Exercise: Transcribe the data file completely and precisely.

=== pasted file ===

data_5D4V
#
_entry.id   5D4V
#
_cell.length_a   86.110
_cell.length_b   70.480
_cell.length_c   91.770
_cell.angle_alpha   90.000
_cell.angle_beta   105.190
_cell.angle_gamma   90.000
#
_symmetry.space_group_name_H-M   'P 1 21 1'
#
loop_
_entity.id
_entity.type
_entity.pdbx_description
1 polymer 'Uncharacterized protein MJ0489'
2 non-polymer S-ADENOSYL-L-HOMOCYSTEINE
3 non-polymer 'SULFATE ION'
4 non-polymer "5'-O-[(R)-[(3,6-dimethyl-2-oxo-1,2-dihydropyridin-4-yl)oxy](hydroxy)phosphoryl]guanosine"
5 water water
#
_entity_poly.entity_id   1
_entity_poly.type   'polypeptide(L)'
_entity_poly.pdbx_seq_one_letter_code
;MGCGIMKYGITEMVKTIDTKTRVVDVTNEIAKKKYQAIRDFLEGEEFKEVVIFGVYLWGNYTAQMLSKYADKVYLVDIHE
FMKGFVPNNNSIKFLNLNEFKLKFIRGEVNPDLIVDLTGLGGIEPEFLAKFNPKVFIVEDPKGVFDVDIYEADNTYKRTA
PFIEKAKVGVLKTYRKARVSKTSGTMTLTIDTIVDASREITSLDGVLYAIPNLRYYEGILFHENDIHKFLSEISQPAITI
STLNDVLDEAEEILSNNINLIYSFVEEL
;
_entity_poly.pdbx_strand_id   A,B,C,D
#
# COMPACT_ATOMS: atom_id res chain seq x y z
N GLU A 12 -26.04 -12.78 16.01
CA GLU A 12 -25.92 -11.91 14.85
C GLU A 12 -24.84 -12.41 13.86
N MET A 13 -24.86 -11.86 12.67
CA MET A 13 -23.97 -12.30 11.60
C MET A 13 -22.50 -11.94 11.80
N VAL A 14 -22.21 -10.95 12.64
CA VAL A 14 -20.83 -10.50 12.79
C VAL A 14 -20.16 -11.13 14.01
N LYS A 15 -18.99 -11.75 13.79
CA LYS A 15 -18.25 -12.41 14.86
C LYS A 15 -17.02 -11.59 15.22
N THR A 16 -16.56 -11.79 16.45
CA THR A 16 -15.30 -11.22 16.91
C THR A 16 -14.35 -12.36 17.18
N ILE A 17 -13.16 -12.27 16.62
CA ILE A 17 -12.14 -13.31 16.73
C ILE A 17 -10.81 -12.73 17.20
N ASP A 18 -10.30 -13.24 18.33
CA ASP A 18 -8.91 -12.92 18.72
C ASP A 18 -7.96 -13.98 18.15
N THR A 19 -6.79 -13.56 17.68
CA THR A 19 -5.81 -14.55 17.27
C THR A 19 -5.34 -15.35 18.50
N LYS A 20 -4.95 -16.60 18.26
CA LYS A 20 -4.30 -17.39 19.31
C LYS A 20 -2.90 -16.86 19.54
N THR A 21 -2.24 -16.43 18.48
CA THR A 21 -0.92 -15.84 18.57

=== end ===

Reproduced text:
data_5D4V
#
_entry.id   5D4V
#
_cell.length_a   86.110
_cell.length_b   70.480
_cell.length_c   91.770
_cell.angle_alpha   90.000
_cell.angle_beta   105.190
_cell.angle_gamma   90.000
#
_symmetry.space_group_name_H-M   'P 1 21 1'
#
loop_
_entity.id
_entity.type
_entity.pdbx_description
1 polymer 'Uncharacterized protein MJ0489'
2 non-polymer S-ADENOSYL-L-HOMOCYSTEINE
3 non-polymer 'SULFATE ION'
4 non-polymer "5'-O-[(R)-[(3,6-dimethyl-2-oxo-1,2-dihydropyridin-4-yl)oxy](hydroxy)phosphoryl]guanosine"
5 water water
#
_entity_poly.entity_id   1
_entity_poly.type   'polypeptide(L)'
_entity_poly.pdbx_seq_one_letter_code
;MGCGIMKYGITEMVKTIDTKTRVVDVTNEIAKKKYQAIRDFLEGEEFKEVVIFGVYLWGNYTAQMLSKYADKVYLVDIHE
FMKGFVPNNNSIKFLNLNEFKLKFIRGEVNPDLIVDLTGLGGIEPEFLAKFNPKVFIVEDPKGVFDVDIYEADNTYKRTA
PFIEKAKVGVLKTYRKARVSKTSGTMTLTIDTIVDASREITSLDGVLYAIPNLRYYEGILFHENDIHKFLSEISQPAITI
STLNDVLDEAEEILSNNINLIYSFVEEL
;
_entity_poly.pdbx_strand_id   A,B,C,D
#
# COMPACT_ATOMS: atom_id res chain seq x y z
N GLU A 12 -26.04 -12.78 16.01
CA GLU A 12 -25.92 -11.91 14.85
C GLU A 12 -24.84 -12.41 13.86
N MET A 13 -24.86 -11.86 12.67
CA MET A 13 -23.97 -12.30 11.60
C MET A 13 -22.50 -11.94 11.80
N VAL A 14 -22.21 -10.95 12.64
CA VAL A 14 -20.83 -10.50 12.79
C VAL A 14 -20.16 -11.13 14.01
N LYS A 15 -18.99 -11.75 13.79
CA LYS A 15 -18.25 -12.41 14.86
C LYS A 15 -17.02 -11.59 15.22
N THR A 16 -16.56 -11.79 16.45
CA THR A 16 -15.30 -11.22 16.91
C THR A 16 -14.35 -12.36 17.18
N ILE A 17 -13.16 -12.27 16.62
CA ILE A 17 -12.14 -13.31 16.73
C ILE A 17 -10.81 -12.73 17.20
N ASP A 18 -10.30 -13.24 18.33
CA ASP A 18 -8.91 -12.92 18.72
C ASP A 18 -7.96 -13.98 18.15
N THR A 19 -6.79 -13.56 17.68
CA THR A 19 -5.81 -14.55 17.27
C THR A 19 -5.34 -15.35 18.50
N LYS A 20 -4.95 -16.60 18.26
CA LYS A 20 -4.30 -17.39 19.31
C LYS A 20 -2.90 -16.86 19.54
N THR A 21 -2.24 -16.43 18.48
CA THR A 21 -0.92 -15.84 18.57